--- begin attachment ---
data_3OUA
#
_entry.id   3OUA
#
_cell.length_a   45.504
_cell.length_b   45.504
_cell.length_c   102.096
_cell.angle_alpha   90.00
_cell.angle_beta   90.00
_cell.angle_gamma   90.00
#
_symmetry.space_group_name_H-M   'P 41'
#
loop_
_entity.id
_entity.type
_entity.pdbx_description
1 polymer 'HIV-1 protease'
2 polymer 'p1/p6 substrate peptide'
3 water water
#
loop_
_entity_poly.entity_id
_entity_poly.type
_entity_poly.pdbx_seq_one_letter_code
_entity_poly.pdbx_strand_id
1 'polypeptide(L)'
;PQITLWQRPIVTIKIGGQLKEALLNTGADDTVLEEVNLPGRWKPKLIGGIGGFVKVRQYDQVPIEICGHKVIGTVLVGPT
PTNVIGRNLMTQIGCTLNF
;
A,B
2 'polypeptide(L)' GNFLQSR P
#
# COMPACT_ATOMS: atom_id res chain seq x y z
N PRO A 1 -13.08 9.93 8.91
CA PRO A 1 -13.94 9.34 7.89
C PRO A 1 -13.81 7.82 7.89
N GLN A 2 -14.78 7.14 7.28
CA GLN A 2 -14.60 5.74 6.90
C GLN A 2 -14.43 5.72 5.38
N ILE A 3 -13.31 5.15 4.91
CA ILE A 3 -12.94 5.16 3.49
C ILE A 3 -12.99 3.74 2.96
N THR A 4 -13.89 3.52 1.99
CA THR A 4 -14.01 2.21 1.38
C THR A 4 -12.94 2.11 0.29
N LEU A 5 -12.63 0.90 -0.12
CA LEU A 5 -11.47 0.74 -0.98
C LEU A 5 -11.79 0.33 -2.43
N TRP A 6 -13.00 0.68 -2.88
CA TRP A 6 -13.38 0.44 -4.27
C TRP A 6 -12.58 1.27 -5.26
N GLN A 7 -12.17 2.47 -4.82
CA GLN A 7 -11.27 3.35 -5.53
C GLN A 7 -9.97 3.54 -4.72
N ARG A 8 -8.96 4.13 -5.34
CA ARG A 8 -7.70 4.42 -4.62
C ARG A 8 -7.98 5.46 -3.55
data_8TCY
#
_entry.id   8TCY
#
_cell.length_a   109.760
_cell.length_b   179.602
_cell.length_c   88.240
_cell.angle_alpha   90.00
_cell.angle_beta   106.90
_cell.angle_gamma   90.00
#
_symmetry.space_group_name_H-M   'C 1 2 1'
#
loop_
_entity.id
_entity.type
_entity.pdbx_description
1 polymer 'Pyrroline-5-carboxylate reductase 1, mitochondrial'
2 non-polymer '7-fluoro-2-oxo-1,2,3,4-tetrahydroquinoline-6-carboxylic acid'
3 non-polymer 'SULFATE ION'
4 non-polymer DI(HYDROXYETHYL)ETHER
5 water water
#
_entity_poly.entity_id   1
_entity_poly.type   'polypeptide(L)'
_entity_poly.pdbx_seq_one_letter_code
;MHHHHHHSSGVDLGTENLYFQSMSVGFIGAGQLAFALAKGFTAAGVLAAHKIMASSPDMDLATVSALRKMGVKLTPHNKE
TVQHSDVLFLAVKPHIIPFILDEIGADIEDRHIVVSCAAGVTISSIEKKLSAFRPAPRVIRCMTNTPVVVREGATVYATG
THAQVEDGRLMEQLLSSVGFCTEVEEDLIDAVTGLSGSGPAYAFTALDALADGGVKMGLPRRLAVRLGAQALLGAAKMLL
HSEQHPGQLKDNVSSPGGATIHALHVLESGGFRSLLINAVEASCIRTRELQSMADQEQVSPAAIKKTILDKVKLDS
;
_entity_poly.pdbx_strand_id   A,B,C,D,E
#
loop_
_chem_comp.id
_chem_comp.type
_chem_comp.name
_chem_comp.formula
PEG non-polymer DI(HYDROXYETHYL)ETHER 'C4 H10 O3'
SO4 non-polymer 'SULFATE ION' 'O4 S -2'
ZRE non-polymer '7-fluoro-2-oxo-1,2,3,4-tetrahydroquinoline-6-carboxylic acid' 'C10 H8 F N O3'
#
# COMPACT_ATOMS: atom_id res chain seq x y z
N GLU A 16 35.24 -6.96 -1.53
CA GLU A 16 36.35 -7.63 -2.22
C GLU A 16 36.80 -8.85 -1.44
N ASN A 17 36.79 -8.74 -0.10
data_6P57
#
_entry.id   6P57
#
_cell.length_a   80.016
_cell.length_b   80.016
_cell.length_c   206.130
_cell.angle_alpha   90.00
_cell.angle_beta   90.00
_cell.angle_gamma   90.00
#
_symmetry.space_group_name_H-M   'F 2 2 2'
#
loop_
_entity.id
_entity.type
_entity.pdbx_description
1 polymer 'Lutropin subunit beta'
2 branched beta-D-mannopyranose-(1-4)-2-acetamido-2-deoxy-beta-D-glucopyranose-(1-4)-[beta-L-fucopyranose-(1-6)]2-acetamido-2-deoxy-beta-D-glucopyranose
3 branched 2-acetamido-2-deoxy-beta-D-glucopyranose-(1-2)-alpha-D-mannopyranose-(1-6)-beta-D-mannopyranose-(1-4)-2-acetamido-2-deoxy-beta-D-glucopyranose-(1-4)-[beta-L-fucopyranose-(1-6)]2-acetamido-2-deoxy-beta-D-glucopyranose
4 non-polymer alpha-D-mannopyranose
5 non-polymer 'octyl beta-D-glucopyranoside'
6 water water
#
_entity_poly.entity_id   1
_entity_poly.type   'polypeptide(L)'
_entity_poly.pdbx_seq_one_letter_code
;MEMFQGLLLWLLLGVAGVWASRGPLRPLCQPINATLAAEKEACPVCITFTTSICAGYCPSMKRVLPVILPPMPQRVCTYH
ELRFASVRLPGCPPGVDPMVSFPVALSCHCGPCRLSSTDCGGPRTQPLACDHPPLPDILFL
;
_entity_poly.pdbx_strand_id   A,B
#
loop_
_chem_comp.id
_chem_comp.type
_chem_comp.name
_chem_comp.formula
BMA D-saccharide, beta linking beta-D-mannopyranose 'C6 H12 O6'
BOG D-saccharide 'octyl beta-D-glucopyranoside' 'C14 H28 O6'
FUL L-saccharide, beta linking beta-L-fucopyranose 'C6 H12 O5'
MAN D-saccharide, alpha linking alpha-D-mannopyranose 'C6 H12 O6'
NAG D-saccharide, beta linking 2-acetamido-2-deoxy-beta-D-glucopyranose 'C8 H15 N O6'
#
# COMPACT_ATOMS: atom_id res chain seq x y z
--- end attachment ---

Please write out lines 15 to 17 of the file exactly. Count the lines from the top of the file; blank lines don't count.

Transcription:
_entity.id
_entity.type
_entity.pdbx_description